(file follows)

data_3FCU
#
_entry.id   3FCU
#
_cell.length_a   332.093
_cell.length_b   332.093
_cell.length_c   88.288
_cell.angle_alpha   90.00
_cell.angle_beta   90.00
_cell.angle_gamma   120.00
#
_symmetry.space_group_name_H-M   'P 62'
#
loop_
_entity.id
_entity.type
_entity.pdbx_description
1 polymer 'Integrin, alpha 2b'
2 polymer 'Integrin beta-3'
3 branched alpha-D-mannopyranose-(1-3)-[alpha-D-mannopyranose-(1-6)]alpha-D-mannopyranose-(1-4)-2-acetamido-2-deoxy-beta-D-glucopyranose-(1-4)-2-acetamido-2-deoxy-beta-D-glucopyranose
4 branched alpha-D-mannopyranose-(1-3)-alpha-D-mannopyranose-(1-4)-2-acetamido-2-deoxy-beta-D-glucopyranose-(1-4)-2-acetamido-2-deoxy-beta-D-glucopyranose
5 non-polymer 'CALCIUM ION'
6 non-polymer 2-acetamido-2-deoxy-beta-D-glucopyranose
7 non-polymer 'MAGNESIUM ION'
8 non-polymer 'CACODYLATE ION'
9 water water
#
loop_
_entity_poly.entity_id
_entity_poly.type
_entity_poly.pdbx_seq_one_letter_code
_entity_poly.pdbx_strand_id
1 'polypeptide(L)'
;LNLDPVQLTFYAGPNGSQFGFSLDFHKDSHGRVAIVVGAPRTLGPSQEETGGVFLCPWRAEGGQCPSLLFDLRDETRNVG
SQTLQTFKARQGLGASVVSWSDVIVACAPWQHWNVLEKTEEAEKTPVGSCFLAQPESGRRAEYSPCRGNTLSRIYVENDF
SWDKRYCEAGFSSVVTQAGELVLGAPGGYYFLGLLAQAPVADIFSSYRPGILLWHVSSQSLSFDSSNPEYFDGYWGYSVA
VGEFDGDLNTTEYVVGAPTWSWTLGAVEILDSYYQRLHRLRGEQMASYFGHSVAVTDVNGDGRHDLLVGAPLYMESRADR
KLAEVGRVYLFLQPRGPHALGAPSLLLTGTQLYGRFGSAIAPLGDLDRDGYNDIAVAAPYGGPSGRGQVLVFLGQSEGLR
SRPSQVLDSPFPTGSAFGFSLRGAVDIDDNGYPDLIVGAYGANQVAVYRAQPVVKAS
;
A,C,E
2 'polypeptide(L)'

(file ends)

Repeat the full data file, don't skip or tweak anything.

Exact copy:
data_3FCU
#
_entry.id   3FCU
#
_cell.length_a   332.093
_cell.length_b   332.093
_cell.length_c   88.288
_cell.angle_alpha   90.00
_cell.angle_beta   90.00
_cell.angle_gamma   120.00
#
_symmetry.space_group_name_H-M   'P 62'
#
loop_
_entity.id
_entity.type
_entity.pdbx_description
1 polymer 'Integrin, alpha 2b'
2 polymer 'Integrin beta-3'
3 branched alpha-D-mannopyranose-(1-3)-[alpha-D-mannopyranose-(1-6)]alpha-D-mannopyranose-(1-4)-2-acetamido-2-deoxy-beta-D-glucopyranose-(1-4)-2-acetamido-2-deoxy-beta-D-glucopyranose
4 branched alpha-D-mannopyranose-(1-3)-alpha-D-mannopyranose-(1-4)-2-acetamido-2-deoxy-beta-D-glucopyranose-(1-4)-2-acetamido-2-deoxy-beta-D-glucopyranose
5 non-polymer 'CALCIUM ION'
6 non-polymer 2-acetamido-2-deoxy-beta-D-glucopyranose
7 non-polymer 'MAGNESIUM ION'
8 non-polymer 'CACODYLATE ION'
9 water water
#
loop_
_entity_poly.entity_id
_entity_poly.type
_entity_poly.pdbx_seq_one_letter_code
_entity_poly.pdbx_strand_id
1 'polypeptide(L)'
;LNLDPVQLTFYAGPNGSQFGFSLDFHKDSHGRVAIVVGAPRTLGPSQEETGGVFLCPWRAEGGQCPSLLFDLRDETRNVG
SQTLQTFKARQGLGASVVSWSDVIVACAPWQHWNVLEKTEEAEKTPVGSCFLAQPESGRRAEYSPCRGNTLSRIYVENDF
SWDKRYCEAGFSSVVTQAGELVLGAPGGYYFLGLLAQAPVADIFSSYRPGILLWHVSSQSLSFDSSNPEYFDGYWGYSVA
VGEFDGDLNTTEYVVGAPTWSWTLGAVEILDSYYQRLHRLRGEQMASYFGHSVAVTDVNGDGRHDLLVGAPLYMESRADR
KLAEVGRVYLFLQPRGPHALGAPSLLLTGTQLYGRFGSAIAPLGDLDRDGYNDIAVAAPYGGPSGRGQVLVFLGQSEGLR
SRPSQVLDSPFPTGSAFGFSLRGAVDIDDNGYPDLIVGAYGANQVAVYRAQPVVKAS
;
A,C,E
2 'polypeptide(L)'